AFP (Dec. 16, 2014) A collection of rare manuscripts by composers Mozart, Beethoven, Shubert and Bizet are due to go on sale at auction on December 17. Duration: 00:57 Video provided by AFP
Powered by NewsLook.com
Old Ship Records to Shed Light on Arctic Ice Loss

Old Ship Records to Shed Light on Arctic Ice Loss

Reuters - Innovations Video Online (Dec. 15, 2014) Researchers are looking to the past to gain a clearer picture of what the future holds for ice in the Arctic. A project to analyse and digitize ship logs dating back to the 1850's aims to lengthen the timeline of recorded ice data. Ben Gruber reports. Video provided by Reuters
Powered by NewsLook.com

Search ScienceDaily

Number of stories in archives: 140,361

Find with keyword(s):
Enter a keyword or phrase to search ScienceDaily for related topics and research stories.

Save/Print:
Share:

Breaking News:

Strange & Offbeat Stories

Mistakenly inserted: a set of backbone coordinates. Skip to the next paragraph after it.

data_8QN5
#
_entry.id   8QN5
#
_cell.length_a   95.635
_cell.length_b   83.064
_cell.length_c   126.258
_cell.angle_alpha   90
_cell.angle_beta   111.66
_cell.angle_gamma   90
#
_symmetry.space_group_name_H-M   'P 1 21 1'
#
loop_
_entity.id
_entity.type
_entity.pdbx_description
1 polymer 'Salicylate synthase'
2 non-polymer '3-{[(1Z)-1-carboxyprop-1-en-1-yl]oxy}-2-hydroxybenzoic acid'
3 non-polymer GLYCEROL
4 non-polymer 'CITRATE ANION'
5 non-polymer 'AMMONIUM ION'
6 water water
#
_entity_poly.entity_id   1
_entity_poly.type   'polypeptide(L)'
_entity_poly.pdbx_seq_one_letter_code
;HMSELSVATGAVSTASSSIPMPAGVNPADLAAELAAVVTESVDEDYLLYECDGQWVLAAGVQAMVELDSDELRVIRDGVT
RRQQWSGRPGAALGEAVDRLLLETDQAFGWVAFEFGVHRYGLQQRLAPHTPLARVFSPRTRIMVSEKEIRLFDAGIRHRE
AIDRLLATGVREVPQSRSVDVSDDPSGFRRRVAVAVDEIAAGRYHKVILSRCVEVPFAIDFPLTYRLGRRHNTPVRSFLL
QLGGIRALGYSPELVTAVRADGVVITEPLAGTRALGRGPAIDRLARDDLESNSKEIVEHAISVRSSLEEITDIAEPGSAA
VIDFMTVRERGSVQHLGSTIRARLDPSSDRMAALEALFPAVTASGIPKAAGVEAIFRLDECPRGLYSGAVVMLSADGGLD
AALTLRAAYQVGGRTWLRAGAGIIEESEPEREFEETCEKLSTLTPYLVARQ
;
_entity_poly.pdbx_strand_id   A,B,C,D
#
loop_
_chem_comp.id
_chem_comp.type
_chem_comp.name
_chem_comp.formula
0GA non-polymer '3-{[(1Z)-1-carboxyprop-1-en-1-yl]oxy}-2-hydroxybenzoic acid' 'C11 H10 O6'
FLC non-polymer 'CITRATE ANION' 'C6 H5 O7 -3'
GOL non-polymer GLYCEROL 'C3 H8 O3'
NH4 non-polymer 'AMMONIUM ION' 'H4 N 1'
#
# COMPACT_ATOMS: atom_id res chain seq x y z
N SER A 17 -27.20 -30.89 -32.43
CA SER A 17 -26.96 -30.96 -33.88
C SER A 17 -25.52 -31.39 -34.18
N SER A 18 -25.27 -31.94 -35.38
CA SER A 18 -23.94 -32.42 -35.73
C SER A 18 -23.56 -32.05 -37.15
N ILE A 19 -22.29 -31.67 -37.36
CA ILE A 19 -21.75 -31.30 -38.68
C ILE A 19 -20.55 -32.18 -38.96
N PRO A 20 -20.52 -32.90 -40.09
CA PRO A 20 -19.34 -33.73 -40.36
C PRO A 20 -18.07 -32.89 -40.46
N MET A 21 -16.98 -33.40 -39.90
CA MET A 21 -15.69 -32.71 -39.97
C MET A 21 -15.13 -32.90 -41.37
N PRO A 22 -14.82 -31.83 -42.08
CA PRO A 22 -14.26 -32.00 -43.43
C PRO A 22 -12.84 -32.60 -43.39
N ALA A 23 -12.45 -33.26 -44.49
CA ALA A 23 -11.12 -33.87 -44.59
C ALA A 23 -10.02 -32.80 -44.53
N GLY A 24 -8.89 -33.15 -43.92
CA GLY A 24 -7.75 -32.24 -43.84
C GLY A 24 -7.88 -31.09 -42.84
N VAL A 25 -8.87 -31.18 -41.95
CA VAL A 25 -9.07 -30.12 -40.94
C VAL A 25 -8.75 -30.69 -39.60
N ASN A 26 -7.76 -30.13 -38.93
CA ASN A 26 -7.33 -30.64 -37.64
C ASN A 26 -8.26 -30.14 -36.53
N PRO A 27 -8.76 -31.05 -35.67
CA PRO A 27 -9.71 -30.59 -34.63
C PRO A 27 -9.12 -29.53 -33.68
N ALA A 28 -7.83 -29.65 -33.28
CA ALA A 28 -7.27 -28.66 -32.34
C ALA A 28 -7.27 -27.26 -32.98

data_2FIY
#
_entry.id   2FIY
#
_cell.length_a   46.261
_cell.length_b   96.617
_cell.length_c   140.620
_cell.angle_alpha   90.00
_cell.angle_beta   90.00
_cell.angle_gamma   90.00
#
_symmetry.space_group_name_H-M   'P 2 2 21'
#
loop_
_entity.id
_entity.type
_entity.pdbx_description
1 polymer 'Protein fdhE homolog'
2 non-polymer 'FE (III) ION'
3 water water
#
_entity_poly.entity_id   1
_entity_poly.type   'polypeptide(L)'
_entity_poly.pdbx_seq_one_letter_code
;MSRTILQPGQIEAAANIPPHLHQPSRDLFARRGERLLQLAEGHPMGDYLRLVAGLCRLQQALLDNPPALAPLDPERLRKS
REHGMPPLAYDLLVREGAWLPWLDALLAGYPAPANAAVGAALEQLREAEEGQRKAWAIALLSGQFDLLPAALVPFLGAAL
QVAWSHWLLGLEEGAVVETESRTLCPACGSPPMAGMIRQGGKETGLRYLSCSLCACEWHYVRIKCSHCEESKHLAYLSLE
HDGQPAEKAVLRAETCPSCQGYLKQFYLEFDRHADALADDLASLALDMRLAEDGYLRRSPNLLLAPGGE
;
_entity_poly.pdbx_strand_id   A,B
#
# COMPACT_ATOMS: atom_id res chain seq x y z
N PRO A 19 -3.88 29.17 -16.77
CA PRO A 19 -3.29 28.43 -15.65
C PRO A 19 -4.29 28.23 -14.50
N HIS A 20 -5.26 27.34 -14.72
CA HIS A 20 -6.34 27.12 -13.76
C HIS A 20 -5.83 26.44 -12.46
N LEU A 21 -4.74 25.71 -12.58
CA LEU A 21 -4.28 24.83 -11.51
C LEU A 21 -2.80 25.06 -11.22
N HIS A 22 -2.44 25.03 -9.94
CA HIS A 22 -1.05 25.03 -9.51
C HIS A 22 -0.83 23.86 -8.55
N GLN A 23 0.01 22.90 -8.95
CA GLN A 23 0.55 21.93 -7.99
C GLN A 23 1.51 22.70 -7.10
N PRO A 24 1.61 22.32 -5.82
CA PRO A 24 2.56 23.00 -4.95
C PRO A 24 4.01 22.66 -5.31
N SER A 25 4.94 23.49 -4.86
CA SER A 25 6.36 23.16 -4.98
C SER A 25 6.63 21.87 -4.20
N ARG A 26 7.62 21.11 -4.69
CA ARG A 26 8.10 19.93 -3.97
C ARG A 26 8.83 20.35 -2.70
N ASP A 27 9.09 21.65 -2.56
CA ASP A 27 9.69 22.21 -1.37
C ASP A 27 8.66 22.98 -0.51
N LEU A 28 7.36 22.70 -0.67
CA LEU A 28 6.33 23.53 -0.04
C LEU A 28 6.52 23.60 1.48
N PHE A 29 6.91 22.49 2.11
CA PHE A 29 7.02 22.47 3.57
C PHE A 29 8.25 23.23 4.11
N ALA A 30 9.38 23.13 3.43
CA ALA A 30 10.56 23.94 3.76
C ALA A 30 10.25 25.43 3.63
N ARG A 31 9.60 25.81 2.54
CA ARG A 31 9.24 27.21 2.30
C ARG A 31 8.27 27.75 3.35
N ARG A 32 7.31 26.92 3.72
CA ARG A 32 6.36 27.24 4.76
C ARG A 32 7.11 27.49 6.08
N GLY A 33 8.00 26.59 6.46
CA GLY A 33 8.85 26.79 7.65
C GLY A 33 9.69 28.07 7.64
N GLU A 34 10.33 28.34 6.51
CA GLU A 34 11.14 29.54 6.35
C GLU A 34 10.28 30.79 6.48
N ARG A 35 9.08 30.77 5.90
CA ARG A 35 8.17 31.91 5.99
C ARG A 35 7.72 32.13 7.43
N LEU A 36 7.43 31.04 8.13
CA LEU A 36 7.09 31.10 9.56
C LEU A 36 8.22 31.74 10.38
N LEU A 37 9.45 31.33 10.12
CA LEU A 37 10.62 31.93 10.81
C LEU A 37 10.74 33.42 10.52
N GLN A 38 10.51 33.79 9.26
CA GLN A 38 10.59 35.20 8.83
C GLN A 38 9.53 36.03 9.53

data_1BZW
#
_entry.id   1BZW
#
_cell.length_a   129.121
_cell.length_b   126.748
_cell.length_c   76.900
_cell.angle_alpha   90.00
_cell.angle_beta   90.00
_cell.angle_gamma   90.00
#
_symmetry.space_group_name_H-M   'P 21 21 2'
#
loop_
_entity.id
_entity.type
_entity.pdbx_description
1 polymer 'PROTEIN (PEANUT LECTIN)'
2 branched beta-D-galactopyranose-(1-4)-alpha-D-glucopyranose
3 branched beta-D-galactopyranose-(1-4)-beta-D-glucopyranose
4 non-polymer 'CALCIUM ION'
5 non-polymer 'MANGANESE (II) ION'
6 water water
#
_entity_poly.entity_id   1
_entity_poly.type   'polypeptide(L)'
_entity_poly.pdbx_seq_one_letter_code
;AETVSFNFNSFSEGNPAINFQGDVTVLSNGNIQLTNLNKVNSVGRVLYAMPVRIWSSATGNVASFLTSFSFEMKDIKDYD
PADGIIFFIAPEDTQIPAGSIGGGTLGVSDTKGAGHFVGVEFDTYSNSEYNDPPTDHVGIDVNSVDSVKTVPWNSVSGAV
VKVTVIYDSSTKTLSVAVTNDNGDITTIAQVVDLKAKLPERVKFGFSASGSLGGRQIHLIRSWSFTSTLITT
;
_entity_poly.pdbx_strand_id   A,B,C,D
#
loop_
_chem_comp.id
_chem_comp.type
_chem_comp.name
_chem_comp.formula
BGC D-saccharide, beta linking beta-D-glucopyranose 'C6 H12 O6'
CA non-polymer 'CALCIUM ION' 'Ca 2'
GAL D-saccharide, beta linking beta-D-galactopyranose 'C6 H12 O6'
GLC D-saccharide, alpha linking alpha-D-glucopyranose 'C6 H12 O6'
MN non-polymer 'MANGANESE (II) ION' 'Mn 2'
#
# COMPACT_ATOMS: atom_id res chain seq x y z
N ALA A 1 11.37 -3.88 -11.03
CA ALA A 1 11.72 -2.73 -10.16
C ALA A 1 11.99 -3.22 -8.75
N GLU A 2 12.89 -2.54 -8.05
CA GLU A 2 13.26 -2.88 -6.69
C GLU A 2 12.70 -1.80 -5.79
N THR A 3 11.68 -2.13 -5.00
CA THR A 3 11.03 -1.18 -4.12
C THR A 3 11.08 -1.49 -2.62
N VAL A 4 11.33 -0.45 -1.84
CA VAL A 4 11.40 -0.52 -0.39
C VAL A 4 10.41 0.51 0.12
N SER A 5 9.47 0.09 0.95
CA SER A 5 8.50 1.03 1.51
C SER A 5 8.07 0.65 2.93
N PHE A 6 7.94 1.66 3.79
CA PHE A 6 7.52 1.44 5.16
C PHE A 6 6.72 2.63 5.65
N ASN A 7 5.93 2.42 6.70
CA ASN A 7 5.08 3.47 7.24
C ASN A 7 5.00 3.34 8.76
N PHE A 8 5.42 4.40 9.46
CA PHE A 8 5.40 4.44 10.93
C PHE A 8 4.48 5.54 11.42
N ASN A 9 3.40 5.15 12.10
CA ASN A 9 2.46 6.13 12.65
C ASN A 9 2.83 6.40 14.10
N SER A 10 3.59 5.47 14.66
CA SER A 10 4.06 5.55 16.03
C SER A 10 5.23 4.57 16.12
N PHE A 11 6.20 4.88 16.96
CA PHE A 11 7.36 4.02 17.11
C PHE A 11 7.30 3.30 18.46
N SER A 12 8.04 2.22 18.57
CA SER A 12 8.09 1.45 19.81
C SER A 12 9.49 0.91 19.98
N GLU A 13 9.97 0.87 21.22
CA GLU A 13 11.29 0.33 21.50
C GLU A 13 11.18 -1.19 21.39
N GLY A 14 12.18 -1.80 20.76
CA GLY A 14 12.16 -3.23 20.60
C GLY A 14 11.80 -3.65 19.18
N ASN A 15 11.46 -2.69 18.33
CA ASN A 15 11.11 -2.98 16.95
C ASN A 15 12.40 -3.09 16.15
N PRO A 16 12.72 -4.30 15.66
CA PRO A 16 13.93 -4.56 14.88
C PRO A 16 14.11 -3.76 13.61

Plants & Animals

Earth & Climate

Fossils & Ruins

In Other News

... from NewsDaily.com

Science News

Health News

Environment News

Technology News



Save/Print:
Share:

Free Subscriptions


Get the latest science news with ScienceDaily's free email newsletters, updated daily and weekly. Or view hourly updated newsfeeds in your RSS reader:

Get Social & Mobile


Keep up to date with the latest news from ScienceDaily via social networks and mobile apps:

Have Feedback?


Tell us what you think of ScienceDaily -- we welcome both positive and negative comments. Have any problems using the site? Questions?
Mobile: iPhone Android Web
Follow: Facebook Twitter Google+
Subscribe: RSS Feeds Email Newsletters
Latest Headlines Health & Medicine Mind & Brain Space & Time Matter & Energy Computers & Math Plants & Animals Earth & Climate Fossils & Ruins